The orifices 36 also may function as a registry and control opening for receipt of locater pins on the apparatus 10. In this way, the operators of the various portions of the apparatus may be coordinated, and accurate strip cut-off may be assured.
The apparatus 10 is capable of operating fully automatically to produce sealed packages in rapid and efficient manner. The apparatus 10 thus processes flexible material, which may be supplied in roll form, with processing means located in the packaging plant to complete the forming on the same machine applies it and closes the bag, with consequential beneficial results.
Bags closed using the closure system of the invention may be readily opened by lifting the portion of the turned-over top of the bag 14 positioned between the recesses 42, thereby releasing the adhesive connection and removing the bag top from the recesses 42. The rounded corners of the edges of the recesses 42 ensure that there are no sharp corners on which the bag may tear or on which the consumers might receive injury.
The closed bag 14 also may be opened from either end, the ends of the recesses 44 being contoured to allow the bag to slide along rounded edges when the bag top is disengaged from the closure, thereby preventing tear damage to the bag and prolonging the usefulness of the bag in maintaining product freshness.
The closure strip 38 includes portions which extend beyond the lateral extremities of the recesses 42 to provide a large adhesive bonding area for the strip. Further, the extended portions provide a good support base for the leverage applied to the closure strip 38 upon opening of the bag 14 from one end.
Once the turned-over top has been released from the recesses 42, access to the contents of the bag is readily had. The closure strip 38 remains in contact with the bag surface as seen in FIG. 3F, and the bag may be reclosed simply by folding over the top and reinserting the turned-over top into the recesses 42, to provide the bag 14 again in the form shown in FIG. 3E.
When the alternative closure strip 44 is used, the bag must be opened from either end by lifting up on the folded corner of the bag. The continuous nature of the recess 46 provides increased strength to the closure strip, ensuring that the closed top of the bag remains in a stright line providing improved neatness of appearance. This form of strip is less convenient since the modes of opening operation are less and its formation requires 25% more material in addition to a higher material waste level.
The bag closure of the invention offers considerable advantages over the prior art tin-tie system. Thus, the formation of the closed bag in this invention may be performed fully automatically with minimal labour, in contrast to the labour-intensive and human-factor-error-prone prior art operation. Since the closure in this invention does not need to be separately attached by the bag manufacturer, material cost is decreased by cutting mark-ups, and increased labour, handling and additional shipping costs. Accidental opening of the bag resulting from inefficient use of the tin-tie is eliminated by this invention. The adhesive joining of small portions of the bag ensures freshness of the product and guards against pilferage of products from within the bag.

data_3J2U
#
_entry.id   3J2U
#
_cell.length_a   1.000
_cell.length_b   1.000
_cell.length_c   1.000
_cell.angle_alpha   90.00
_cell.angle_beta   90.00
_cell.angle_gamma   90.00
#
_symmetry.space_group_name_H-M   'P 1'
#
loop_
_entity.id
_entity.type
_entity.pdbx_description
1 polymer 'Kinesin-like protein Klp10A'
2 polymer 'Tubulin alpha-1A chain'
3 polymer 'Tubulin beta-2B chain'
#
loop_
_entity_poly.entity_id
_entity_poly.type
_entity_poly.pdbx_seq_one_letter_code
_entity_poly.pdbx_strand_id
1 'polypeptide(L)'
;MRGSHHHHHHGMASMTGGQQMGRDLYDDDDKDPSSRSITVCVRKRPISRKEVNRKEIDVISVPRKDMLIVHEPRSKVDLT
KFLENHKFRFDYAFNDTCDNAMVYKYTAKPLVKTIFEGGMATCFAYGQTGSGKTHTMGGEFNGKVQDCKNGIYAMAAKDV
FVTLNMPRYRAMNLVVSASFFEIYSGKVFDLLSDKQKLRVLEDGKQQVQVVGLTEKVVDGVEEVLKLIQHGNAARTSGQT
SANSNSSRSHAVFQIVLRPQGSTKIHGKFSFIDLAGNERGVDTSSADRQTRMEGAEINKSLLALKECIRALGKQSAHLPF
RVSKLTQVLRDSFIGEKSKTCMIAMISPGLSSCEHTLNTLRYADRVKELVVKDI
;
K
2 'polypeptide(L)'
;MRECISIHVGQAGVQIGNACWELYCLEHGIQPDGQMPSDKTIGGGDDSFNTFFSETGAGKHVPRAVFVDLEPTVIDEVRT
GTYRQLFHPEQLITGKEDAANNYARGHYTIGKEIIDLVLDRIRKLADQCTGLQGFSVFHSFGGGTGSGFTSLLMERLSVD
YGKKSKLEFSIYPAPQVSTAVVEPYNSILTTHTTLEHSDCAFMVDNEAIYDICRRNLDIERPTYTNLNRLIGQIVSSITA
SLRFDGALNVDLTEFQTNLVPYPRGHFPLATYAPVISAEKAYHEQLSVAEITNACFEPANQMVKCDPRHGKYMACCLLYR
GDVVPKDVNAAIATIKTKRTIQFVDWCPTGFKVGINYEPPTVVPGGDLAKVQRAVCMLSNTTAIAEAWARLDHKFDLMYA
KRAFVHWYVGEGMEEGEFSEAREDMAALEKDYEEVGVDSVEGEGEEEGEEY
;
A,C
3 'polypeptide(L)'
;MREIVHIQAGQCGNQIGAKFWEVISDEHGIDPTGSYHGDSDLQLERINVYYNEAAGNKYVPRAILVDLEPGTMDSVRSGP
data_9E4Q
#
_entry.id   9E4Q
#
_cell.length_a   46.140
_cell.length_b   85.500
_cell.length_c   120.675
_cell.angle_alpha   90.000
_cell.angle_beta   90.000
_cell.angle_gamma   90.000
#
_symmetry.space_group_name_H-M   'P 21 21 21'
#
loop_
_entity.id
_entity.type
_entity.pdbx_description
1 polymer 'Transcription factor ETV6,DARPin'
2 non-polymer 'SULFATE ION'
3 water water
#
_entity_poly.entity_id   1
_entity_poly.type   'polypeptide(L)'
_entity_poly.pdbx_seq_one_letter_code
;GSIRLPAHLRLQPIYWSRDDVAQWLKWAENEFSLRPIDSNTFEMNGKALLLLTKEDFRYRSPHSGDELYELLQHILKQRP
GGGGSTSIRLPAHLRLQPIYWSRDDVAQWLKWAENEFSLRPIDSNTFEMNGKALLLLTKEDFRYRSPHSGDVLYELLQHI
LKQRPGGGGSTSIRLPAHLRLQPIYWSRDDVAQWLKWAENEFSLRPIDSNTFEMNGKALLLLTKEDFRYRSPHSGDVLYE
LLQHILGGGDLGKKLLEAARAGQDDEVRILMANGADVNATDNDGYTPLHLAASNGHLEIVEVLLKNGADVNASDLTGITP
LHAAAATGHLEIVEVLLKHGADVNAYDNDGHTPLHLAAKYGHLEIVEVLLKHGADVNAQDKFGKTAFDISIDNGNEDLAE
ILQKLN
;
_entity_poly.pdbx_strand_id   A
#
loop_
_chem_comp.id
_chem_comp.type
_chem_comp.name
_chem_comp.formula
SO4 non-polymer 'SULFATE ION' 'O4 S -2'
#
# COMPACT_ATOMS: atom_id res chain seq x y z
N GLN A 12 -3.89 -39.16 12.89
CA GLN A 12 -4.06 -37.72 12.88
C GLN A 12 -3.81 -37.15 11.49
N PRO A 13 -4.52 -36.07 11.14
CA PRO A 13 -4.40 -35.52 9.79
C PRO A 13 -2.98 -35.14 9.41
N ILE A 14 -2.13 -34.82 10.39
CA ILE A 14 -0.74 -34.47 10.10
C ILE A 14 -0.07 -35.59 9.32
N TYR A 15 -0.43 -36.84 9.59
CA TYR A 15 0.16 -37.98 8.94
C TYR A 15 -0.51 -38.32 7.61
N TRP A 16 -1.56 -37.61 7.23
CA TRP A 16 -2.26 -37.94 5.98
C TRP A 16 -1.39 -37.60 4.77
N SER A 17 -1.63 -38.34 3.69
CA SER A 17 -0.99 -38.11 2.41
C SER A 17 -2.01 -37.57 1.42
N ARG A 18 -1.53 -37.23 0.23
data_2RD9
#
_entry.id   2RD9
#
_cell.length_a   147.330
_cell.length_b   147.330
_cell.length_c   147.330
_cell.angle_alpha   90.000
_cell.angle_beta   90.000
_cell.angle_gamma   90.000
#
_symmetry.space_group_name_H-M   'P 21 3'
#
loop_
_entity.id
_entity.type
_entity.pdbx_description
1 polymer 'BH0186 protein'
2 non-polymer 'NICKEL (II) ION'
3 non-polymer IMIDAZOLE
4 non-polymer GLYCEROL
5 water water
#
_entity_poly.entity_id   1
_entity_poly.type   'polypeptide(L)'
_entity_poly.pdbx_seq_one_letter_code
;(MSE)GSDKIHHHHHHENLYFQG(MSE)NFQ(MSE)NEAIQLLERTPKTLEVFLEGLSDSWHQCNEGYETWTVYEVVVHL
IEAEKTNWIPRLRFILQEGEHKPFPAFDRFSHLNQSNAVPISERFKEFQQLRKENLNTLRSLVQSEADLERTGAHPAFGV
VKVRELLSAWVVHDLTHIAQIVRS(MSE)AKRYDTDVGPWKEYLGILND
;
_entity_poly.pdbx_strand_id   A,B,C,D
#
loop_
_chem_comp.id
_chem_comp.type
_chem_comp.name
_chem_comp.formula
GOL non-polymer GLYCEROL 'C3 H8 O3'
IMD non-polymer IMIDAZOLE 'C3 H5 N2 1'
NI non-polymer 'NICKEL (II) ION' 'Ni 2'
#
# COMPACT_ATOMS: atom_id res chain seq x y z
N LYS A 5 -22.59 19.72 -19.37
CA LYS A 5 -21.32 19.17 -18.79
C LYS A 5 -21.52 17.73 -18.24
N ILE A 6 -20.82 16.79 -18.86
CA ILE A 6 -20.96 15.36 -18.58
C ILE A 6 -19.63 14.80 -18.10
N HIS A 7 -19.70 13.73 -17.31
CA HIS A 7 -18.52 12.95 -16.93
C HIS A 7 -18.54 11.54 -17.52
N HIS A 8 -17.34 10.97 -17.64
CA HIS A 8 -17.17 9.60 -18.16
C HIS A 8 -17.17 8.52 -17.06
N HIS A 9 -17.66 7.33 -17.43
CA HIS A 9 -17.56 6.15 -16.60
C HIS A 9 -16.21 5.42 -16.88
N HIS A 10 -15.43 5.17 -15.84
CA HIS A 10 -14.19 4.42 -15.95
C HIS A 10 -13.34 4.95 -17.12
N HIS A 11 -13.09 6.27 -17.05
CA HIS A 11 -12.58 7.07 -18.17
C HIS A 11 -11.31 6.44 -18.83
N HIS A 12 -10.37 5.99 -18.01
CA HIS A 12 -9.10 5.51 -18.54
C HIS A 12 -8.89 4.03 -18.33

The bag closure used in this invention is integrally formed, in contrast to the tin-tie which is a combination of different materials. The hazards caused by breaking off of tin-tie ends is eliminated by this invention. The closure strip 38 is provided throughout with rounded corners which do not expose the consumer to a safety hazard.
The raw material costs of the closures used in this invention are less than those of tin-ties, typically less than half the cost, leading to less expensive bags.
The present invention, therefore, provides a novel reclosable bag closure system which has considerable technical and economic advantages over the prior art. Modifications are possible within the scope of the invention.
|Cited Patent||Filing date||Publication date||Applicant||Title|
|US633007 *||Feb 4, 1899||Sep 12, 1899||Henry M Humphrey||Device for sealing packages.|
|US1026234 *||Jun 23, 1910||May 14, 1912||Louis Abrahams||Machine for applying clips to collapsible tubes.|
|US1766405 *||May 3, 1928||Jun 24, 1930||Shaw James G||Package sealing|
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|Citing Patent||Filing date||Publication date||Applicant||Title|
|US4567711 *||Jul 19, 1984||Feb 4, 1986||Ouachita Machine Works, Inc.||Bag machine and method for sealing novel bag|
|US6908422 *||Mar 7, 2001||Jun 21, 2005||Hosokawa Yoko Co., Ltd.||Reclosable packaging bag and method for manufacturing same|
|US7211035||Apr 13, 2005||May 1, 2007||Hosokawa Yoko Co., Ltd||Method for manufacturing reclosable packaging bag|
|US20050111765 *||Aug 13, 2004||May 26, 2005||Sylvain Beaulieu||POM PT one step with a cross directional ripping-strip|
|US20050173053 *||Apr 13, 2005||Aug 11, 2005||Hosokawa Yoko, Co., Ltd.||Method for manufacturing reclosable packaging bag|
|U.S. Classification||53/419, 53/481, 383/90, 53/482, 53/487|
|International Classification||B65B51/04, B65D77/14|
|Cooperative Classification||B65D77/14, B65B51/046|
|European Classification||B65B51/04C, B65D77/14|